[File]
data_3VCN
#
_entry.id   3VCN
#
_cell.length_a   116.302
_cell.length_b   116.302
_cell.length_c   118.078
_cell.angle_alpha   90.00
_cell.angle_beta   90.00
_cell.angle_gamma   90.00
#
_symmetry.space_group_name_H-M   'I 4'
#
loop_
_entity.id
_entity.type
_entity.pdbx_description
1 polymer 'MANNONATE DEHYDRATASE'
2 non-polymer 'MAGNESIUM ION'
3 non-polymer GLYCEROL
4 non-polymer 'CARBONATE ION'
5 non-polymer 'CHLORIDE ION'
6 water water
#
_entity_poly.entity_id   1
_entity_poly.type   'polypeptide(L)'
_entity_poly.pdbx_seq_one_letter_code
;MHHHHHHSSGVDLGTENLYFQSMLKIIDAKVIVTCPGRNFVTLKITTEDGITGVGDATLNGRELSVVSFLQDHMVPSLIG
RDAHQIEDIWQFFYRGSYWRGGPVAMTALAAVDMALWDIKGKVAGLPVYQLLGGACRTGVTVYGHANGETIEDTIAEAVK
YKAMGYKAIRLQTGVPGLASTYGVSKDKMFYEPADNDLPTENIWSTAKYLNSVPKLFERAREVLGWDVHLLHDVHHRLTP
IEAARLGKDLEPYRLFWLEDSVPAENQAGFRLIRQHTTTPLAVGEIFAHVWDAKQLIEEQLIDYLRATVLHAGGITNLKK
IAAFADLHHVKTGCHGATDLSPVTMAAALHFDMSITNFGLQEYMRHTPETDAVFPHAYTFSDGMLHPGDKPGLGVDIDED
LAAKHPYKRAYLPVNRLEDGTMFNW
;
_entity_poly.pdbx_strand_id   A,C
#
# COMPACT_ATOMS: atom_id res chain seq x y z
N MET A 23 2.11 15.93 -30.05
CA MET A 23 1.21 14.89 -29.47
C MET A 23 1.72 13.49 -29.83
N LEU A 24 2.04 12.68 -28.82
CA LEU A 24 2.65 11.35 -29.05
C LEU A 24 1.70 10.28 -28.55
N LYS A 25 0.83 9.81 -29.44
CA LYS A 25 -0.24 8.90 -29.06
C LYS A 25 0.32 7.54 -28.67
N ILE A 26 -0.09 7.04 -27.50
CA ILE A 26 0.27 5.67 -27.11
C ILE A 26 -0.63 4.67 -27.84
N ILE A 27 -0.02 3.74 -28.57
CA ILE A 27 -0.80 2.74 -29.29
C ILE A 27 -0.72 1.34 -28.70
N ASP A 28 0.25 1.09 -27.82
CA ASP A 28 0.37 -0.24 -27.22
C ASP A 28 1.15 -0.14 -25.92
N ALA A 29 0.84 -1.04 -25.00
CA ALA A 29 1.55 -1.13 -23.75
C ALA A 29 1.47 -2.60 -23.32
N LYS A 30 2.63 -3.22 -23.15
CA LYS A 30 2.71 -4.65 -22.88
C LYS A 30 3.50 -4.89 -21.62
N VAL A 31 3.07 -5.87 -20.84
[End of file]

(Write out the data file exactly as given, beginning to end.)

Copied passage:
data_3VCN
#
_entry.id   3VCN
#
_cell.length_a   116.302
_cell.length_b   116.302
_cell.length_c   118.078
_cell.angle_alpha   90.00
_cell.angle_beta   90.00
_cell.angle_gamma   90.00
#
_symmetry.space_group_name_H-M   'I 4'
#
loop_
_entity.id
_entity.type
_entity.pdbx_description
1 polymer 'MANNONATE DEHYDRATASE'
2 non-polymer 'MAGNESIUM ION'
3 non-polymer GLYCEROL
4 non-polymer 'CARBONATE ION'
5 non-polymer 'CHLORIDE ION'
6 water water
#
_entity_poly.entity_id   1
_entity_poly.type   'polypeptide(L)'
_entity_poly.pdbx_seq_one_letter_code
;MHHHHHHSSGVDLGTENLYFQSMLKIIDAKVIVTCPGRNFVTLKITTEDGITGVGDATLNGRELSVVSFLQDHMVPSLIG
RDAHQIEDIWQFFYRGSYWRGGPVAMTALAAVDMALWDIKGKVAGLPVYQLLGGACRTGVTVYGHANGETIEDTIAEAVK
YKAMGYKAIRLQTGVPGLASTYGVSKDKMFYEPADNDLPTENIWSTAKYLNSVPKLFERAREVLGWDVHLLHDVHHRLTP
IEAARLGKDLEPYRLFWLEDSVPAENQAGFRLIRQHTTTPLAVGEIFAHVWDAKQLIEEQLIDYLRATVLHAGGITNLKK
IAAFADLHHVKTGCHGATDLSPVTMAAALHFDMSITNFGLQEYMRHTPETDAVFPHAYTFSDGMLHPGDKPGLGVDIDED
LAAKHPYKRAYLPVNRLEDGTMFNW
;
_entity_poly.pdbx_strand_id   A,C
#
# COMPACT_ATOMS: atom_id res chain seq x y z
N MET A 23 2.11 15.93 -30.05
CA MET A 23 1.21 14.89 -29.47
C MET A 23 1.72 13.49 -29.83
N LEU A 24 2.04 12.68 -28.82
CA LEU A 24 2.65 11.35 -29.05
C LEU A 24 1.70 10.28 -28.55
N LYS A 25 0.83 9.81 -29.44
CA LYS A 25 -0.24 8.90 -29.06
C LYS A 25 0.32 7.54 -28.67
N ILE A 26 -0.09 7.04 -27.50
CA ILE A 26 0.27 5.67 -27.11
C ILE A 26 -0.63 4.67 -27.84
N ILE A 27 -0.02 3.74 -28.57
CA ILE A 27 -0.80 2.74 -29.29
C ILE A 27 -0.72 1.34 -28.70
N ASP A 28 0.25 1.09 -27.82
CA ASP A 28 0.37 -0.24 -27.22
C ASP A 28 1.15 -0.14 -25.92
N ALA A 29 0.84 -1.04 -25.00
CA ALA A 29 1.55 -1.13 -23.75
C ALA A 29 1.47 -2.60 -23.32
N LYS A 30 2.63 -3.22 -23.15
CA LYS A 30 2.71 -4.65 -22.88
C LYS A 30 3.50 -4.89 -21.62
N VAL A 31 3.07 -5.87 -20.84